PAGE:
Tuesday, March 17, 2009

There's More To AIG Than Their Bonuses

The story that (thankfully) won't stop about AIG's $165 million in bonuses has provided another shock to an already repulsed nation. As the media holds on to it, politicians from the President on down are expressing their outrage at the situation. How dare they take those bonuses! The gall! The audacity! The....oh come on now, we knew that they'd go ahead and further enrich themselves with the Fed's our money. If anything, our elected officials should have known this would have happened.

Actually they did:

Sherman told me in an interview today that the Treasury Department wouldn't have to be withholding $30 billion in aid from AIG until the company restructures its bonus payments, because Congress already had given Treasury the authority to prevent those bonuses from being paid.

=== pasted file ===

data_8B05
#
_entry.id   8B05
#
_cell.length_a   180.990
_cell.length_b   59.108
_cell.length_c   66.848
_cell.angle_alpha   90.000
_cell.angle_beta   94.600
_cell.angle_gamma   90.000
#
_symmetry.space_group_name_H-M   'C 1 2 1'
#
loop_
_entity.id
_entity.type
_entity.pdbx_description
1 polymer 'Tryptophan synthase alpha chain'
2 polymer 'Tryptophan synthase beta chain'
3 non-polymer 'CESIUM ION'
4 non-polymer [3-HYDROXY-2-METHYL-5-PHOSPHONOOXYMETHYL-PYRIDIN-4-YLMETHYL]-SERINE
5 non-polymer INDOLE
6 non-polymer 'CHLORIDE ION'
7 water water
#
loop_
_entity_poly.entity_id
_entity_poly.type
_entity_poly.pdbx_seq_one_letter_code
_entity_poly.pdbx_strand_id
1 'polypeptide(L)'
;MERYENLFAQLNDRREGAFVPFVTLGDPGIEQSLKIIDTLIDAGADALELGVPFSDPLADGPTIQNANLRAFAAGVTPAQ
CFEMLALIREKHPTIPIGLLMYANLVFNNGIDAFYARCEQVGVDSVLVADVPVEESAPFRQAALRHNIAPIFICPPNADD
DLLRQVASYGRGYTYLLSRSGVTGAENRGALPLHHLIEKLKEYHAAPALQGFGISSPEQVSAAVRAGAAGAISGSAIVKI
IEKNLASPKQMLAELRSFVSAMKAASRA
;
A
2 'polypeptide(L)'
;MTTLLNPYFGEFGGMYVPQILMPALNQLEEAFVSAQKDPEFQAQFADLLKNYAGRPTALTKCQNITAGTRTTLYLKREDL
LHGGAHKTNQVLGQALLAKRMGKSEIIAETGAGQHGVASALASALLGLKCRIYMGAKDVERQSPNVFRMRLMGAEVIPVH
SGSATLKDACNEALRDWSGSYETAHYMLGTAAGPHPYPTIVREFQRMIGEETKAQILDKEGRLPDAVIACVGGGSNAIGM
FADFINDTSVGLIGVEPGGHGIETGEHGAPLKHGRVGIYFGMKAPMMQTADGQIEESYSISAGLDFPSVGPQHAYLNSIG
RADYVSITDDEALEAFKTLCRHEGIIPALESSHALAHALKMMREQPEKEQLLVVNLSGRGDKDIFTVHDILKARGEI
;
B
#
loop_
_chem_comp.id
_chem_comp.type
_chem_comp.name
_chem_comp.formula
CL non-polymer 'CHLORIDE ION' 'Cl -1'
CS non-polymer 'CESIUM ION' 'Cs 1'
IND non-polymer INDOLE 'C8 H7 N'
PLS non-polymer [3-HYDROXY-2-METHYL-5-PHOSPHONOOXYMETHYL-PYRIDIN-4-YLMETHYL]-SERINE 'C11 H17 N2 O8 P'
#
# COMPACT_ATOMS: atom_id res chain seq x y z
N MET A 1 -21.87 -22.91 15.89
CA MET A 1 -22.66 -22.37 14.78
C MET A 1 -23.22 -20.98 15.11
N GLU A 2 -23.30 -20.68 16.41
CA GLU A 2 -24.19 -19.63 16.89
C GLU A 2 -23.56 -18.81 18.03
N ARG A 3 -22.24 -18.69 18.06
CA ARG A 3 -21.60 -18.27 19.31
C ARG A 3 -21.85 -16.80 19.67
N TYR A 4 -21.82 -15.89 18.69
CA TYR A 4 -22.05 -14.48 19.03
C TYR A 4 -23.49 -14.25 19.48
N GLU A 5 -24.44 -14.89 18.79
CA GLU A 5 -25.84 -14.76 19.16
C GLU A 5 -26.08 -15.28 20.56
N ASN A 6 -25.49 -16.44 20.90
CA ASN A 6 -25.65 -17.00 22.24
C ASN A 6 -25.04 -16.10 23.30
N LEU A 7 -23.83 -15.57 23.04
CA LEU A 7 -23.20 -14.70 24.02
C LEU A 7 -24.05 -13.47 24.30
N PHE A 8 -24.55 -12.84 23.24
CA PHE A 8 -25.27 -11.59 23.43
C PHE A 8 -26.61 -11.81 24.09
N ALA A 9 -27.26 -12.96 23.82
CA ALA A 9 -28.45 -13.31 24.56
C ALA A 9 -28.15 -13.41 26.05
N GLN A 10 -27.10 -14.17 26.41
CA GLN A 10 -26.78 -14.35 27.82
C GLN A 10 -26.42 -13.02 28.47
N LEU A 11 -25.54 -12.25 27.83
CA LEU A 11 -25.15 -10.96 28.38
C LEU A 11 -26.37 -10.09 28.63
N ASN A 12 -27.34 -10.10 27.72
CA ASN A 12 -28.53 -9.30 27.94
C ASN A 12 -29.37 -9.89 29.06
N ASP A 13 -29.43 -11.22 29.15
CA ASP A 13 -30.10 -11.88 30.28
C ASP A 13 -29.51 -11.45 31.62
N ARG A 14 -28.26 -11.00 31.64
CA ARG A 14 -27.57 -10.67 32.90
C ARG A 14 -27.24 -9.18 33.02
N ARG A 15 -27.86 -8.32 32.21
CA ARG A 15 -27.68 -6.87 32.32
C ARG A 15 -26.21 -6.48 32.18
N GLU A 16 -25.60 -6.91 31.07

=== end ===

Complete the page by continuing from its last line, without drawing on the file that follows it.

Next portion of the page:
Referring to the original bailout Congress passed in October, Sherman told me:

We had a provision in there that said Treasury was supposed to establish, by regulation, standards for executive compensation. We required that to be done -- had it been done, it would have been binding, whether [or not] these contracts had been signed earlier. It's entirely within the power of the federal government to have contracts modified [at companies receiving public aid]. Nixon had contracts modified by the federal government. We gave a similar power to Treasury.
Oh but wait you say, in October Bernanke and Hank Paulson were in charge, why would this be anyone but Bush's problem? Well, Geithner and Summers were a problem back then and they still are now. The decisions they make are at odds with what Obama says in front of the cameras and empathize with the traders, not the American people who were bludgeoned by the greed of Wall Street.

It's great that we have people like Cuomo that want to go after these financiers for their bonuses, but we still need to address the systemic problems such as Obama's conservative choices when it comes to dealing with the financial industry. The hard truth is, we still need the change Obama promised as far as Wall Street goes. Until proven wrong, I still see Geithner as part of the problem, not the solution.